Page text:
Islamic identity of Rûm (Rome) and Romans II

This piece is written to cover the misconceptions of the Roman from Finland – see here and should be read in conjunction with this.

The Roman from Finland extensively used the work of Koray Durak to make his claim that the ‘Romans’ according to Islam were simply the Byzantines who collapsed and hence, Romans do not exist anymore. The paper from Koray Durak actually works against his claim. The following may become boring so try to focus and for clarity and better read, I have emphasised major parts:

The region in question is the territory that lay to the north and west of the Islamic Near East and North Africa; it corresponds roughly to today’s Europe and Turkey. In Arabic sources from the early Middle Ages, the term Ru¯m (Roman) was used to represent Romans of the republican and imperial periods, Byzantines, Europeans or Christian Melkites (followers of the Byzantine Church in the Near East), while Bila¯d al-Ru¯m (the Land of the Romans) stood for the Roman Empire, the Byzantine Empire and Europe occasionally.

Historians, such as Goitein and El-Cheikh, who wrote on the medieval European and Byzantine Islamic relations, felt the need to define the terms, but confined their discussion to a few sentences in the introduction of their works. They claimed that the terms referred to Western Europe and Byzantium, but most frequently to Byzantium (Goitein 43; El-Cheikh Byzantium 2224; Marin 111).

What the Finnish Roman did was utilize definitions from the ninth to eleventh centuries extensively and not go before that and even for these, he cherry picked to his liking as we will see below:

In the light of present scholarship, my first aim is to specify, if possible, the meaning of the term Ru¯m, and to define the geographical extent of the Land of the Romans in Islamic geographies that date from the ninth to the eleventh centuries. I chose this timeframe as the period to focus on because these two centuries represent the peak of the medieval geographical writing in the Islamic world.

We see the first examples of Arabic geographical writing produced in ninth-century Baghdad. As a result of the translation movement patronised by the Abbasid court in Baghdad in the eighth and ninth centuries a series of Greek works on geography, such as Ptolemy’s Geography, became available to Islamic scholars; together with translations from the Iranian and Indian geographical works, these Greek works formed the basis of early Islamic geographical knowledge.

Using definitions from another era and applying them on another is not fair especially when the definitions and terms were heavily loaned from the Greek language; however, we will see that even with this approach, we do not find his stance to hold. The Muslims throughout Islamic history have included all of Europe to be within the definition of Rome and if we say that USA is the strongest of the Roman nations, we would not be wrong just like how Muslims from the ninth to the eleventh centuries thought of the eastern Byzantines as the leaders of the larger Rome.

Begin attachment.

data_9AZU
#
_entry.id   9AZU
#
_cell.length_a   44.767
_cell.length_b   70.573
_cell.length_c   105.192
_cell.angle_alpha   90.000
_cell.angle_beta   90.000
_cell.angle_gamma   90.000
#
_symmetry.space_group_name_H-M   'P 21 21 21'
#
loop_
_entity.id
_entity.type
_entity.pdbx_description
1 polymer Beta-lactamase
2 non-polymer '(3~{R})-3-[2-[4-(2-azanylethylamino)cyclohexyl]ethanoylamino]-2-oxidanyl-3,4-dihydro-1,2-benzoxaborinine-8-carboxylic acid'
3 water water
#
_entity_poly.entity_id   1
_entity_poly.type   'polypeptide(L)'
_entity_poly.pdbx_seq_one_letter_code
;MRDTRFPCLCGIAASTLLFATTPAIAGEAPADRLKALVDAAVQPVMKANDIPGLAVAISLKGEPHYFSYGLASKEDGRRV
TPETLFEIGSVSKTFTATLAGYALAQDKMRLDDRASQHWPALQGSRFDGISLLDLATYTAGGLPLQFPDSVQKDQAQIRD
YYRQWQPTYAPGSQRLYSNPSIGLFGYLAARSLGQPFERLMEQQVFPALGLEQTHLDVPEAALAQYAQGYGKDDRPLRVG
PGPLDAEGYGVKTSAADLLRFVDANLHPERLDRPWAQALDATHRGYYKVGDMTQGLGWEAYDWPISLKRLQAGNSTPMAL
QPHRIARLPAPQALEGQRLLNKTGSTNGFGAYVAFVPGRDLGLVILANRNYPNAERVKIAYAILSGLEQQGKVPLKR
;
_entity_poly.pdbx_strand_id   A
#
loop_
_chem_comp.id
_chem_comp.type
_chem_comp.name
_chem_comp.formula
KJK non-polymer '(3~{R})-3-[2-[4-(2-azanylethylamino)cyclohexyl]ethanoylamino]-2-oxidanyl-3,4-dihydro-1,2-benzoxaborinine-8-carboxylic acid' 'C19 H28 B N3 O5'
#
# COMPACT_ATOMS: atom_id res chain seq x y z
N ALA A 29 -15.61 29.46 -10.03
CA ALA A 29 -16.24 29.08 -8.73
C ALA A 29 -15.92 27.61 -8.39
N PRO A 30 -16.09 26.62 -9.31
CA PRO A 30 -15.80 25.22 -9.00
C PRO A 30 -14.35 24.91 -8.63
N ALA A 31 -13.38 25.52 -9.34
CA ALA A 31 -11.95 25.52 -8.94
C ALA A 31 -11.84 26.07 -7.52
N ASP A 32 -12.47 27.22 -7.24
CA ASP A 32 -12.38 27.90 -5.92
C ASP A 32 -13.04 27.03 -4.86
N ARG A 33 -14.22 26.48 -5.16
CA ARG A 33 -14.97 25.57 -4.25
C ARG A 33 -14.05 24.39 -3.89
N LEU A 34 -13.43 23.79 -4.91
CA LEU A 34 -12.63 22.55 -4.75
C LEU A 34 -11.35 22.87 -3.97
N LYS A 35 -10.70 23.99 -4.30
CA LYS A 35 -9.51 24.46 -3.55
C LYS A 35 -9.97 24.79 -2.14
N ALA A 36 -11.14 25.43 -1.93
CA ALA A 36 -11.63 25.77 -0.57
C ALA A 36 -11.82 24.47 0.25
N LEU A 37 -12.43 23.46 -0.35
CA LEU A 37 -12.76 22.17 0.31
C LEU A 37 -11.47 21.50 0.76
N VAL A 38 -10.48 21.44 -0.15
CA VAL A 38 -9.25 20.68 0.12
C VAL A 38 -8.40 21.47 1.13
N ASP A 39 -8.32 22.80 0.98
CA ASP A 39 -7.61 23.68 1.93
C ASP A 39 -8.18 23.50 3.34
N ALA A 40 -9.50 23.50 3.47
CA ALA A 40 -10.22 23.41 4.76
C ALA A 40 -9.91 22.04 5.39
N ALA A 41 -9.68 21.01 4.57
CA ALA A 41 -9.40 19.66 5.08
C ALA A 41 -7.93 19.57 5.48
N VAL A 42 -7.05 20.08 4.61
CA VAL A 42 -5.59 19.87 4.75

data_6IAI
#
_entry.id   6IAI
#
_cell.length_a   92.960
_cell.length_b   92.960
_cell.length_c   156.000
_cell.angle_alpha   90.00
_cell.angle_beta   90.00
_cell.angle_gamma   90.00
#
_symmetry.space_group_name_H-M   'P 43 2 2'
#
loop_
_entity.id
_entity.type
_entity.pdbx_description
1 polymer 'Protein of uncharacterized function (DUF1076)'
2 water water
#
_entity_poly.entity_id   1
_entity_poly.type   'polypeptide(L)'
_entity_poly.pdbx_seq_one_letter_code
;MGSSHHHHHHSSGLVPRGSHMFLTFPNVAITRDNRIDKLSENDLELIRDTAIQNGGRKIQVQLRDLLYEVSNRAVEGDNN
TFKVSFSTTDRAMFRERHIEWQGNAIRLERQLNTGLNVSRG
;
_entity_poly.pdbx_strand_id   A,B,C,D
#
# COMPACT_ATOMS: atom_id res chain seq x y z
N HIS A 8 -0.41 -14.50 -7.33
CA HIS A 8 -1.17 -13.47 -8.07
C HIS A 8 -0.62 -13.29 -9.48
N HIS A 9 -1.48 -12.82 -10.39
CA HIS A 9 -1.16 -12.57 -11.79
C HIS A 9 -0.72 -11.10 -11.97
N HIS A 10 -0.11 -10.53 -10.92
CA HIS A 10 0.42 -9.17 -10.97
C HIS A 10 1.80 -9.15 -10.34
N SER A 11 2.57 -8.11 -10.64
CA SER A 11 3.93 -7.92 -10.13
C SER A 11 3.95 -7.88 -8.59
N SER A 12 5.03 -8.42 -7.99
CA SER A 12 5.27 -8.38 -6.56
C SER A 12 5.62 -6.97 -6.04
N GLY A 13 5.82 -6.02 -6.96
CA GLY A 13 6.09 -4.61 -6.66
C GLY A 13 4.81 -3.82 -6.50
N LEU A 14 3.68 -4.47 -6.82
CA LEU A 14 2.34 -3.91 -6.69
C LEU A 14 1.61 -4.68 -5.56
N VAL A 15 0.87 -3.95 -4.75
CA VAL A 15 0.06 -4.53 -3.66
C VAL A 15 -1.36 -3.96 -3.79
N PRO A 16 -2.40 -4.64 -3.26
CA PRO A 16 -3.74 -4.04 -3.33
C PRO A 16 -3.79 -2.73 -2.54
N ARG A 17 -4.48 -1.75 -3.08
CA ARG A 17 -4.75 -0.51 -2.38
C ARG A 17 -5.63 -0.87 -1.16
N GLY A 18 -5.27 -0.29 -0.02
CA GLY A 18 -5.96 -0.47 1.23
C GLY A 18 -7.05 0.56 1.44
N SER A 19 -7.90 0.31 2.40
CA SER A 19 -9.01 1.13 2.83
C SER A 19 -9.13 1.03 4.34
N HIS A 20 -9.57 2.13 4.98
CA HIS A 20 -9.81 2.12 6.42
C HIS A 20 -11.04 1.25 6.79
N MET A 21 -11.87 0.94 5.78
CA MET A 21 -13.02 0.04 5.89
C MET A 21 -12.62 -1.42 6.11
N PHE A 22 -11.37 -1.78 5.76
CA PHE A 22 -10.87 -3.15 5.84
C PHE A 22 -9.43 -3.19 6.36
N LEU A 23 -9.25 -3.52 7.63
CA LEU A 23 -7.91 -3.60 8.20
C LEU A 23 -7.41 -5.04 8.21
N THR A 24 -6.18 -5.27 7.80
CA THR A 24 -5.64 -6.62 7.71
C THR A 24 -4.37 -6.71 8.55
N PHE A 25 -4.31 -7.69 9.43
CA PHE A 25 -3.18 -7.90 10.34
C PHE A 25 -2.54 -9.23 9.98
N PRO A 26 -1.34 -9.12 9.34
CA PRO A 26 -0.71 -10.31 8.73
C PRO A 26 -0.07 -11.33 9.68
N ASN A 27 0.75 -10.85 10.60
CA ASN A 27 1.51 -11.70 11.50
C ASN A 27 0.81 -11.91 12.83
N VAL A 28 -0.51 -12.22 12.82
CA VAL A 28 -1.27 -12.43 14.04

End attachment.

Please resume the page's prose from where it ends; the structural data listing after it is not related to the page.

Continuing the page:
The Roman Empire took a strong hold in the eastern part and later on took strength in the western part. In their own considerations, there was serious overlap and hence, if Islam paints all of them as Romans, then this should not be a surprise.

The Frankish kingdom (in 800 CE) posed a serious ideological threat, if not a political one, to the Byzantine Empire that claimed to be the sole heir of the Roman legacy.

The Finnish Roman’s use of Koray Durak’s work is misused and not presented with proper disclosures. The research or work quoted is not presented in its proper context because a tax collector will present his definitions in one way while a military geographer will present in another.

The writers of general geographies, which provide the most information on the study of Ru¯m, had different emphases, and wrote in various genres.

Ibn Khurrada¯dhbih’s work is truly an example of administrative geography, written for the purpose of providing information on itineraries and taxes in the provinces of the Abbasid Empire. Even the discussion of the non-Islamic regions such as Byzantium and China focuses on the routes, administration and military strength of the existing states.

The book (of al-Yaqubi) deals mainly with topography and itineraries. The author discusses non-Islamic regions, but unfortunately, the northern part that dealt with Byzantium is largely missing.

Now let us examine the definitions of some writers from the ninth to the eleventh centuries from Koray Durak’s article.